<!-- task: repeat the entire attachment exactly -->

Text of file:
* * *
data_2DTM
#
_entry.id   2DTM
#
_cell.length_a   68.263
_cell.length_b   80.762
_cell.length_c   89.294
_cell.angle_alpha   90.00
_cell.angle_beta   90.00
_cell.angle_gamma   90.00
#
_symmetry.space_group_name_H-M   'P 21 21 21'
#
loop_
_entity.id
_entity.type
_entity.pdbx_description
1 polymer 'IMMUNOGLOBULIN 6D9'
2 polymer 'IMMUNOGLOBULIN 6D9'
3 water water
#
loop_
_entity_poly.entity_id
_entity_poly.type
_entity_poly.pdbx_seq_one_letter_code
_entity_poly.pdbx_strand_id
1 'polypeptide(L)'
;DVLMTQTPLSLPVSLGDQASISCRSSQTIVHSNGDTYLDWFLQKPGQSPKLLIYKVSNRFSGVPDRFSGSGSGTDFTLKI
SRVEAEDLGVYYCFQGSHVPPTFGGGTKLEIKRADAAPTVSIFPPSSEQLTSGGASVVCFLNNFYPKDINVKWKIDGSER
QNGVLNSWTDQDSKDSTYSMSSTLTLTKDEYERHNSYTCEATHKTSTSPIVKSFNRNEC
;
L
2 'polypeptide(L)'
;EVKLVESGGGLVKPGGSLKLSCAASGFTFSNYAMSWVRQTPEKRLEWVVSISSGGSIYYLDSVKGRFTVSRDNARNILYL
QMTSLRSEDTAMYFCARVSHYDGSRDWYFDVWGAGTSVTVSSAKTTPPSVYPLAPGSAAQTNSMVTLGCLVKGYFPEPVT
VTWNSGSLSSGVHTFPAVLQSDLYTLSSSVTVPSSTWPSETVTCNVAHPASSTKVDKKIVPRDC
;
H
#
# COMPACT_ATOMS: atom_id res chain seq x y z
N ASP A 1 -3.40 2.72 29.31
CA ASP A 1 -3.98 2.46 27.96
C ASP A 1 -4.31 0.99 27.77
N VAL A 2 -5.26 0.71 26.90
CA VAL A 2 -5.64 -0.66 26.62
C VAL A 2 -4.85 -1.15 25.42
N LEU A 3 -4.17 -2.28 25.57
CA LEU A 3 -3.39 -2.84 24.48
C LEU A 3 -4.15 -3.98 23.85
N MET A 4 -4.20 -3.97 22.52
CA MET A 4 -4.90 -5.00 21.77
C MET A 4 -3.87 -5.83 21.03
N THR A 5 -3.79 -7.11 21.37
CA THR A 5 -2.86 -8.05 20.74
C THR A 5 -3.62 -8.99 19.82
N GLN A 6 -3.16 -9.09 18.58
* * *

data_2DTM
#
_entry.id   2DTM
#
_cell.length_a   68.263
_cell.length_b   80.762
_cell.length_c   89.294
_cell.angle_alpha   90.00
_cell.angle_beta   90.00
_cell.angle_gamma   90.00
#
_symmetry.space_group_name_H-M   'P 21 21 21'
#
loop_
_entity.id
_entity.type
_entity.pdbx_description
1 polymer 'IMMUNOGLOBULIN 6D9'
2 polymer 'IMMUNOGLOBULIN 6D9'
3 water water
#
loop_
_entity_poly.entity_id
_entity_poly.type
_entity_poly.pdbx_seq_one_letter_code
_entity_poly.pdbx_strand_id
1 'polypeptide(L)'
;DVLMTQTPLSLPVSLGDQASISCRSSQTIVHSNGDTYLDWFLQKPGQSPKLLIYKVSNRFSGVPDRFSGSGSGTDFTLKI
SRVEAEDLGVYYCFQGSHVPPTFGGGTKLEIKRADAAPTVSIFPPSSEQLTSGGASVVCFLNNFYPKDINVKWKIDGSER
QNGVLNSWTDQDSKDSTYSMSSTLTLTKDEYERHNSYTCEATHKTSTSPIVKSFNRNEC
;
L
2 'polypeptide(L)'
;EVKLVESGGGLVKPGGSLKLSCAASGFTFSNYAMSWVRQTPEKRLEWVVSISSGGSIYYLDSVKGRFTVSRDNARNILYL
QMTSLRSEDTAMYFCARVSHYDGSRDWYFDVWGAGTSVTVSSAKTTPPSVYPLAPGSAAQTNSMVTLGCLVKGYFPEPVT
VTWNSGSLSSGVHTFPAVLQSDLYTLSSSVTVPSSTWPSETVTCNVAHPASSTKVDKKIVPRDC
;
H
#
# COMPACT_ATOMS: atom_id res chain seq x y z
N ASP A 1 -3.40 2.72 29.31
CA ASP A 1 -3.98 2.46 27.96
C ASP A 1 -4.31 0.99 27.77
N VAL A 2 -5.26 0.71 26.90
CA VAL A 2 -5.64 -0.66 26.62
C VAL A 2 -4.85 -1.15 25.42
N LEU A 3 -4.17 -2.28 25.57
CA LEU A 3 -3.39 -2.84 24.48
C LEU A 3 -4.15 -3.98 23.85
N MET A 4 -4.20 -3.97 22.52
CA MET A 4 -4.90 -5.00 21.77
C MET A 4 -3.87 -5.83 21.03
N THR A 5 -3.79 -7.11 21.37
CA THR A 5 -2.86 -8.05 20.74
C THR A 5 -3.62 -8.99 19.82
N GLN A 6 -3.16 -9.09 18.58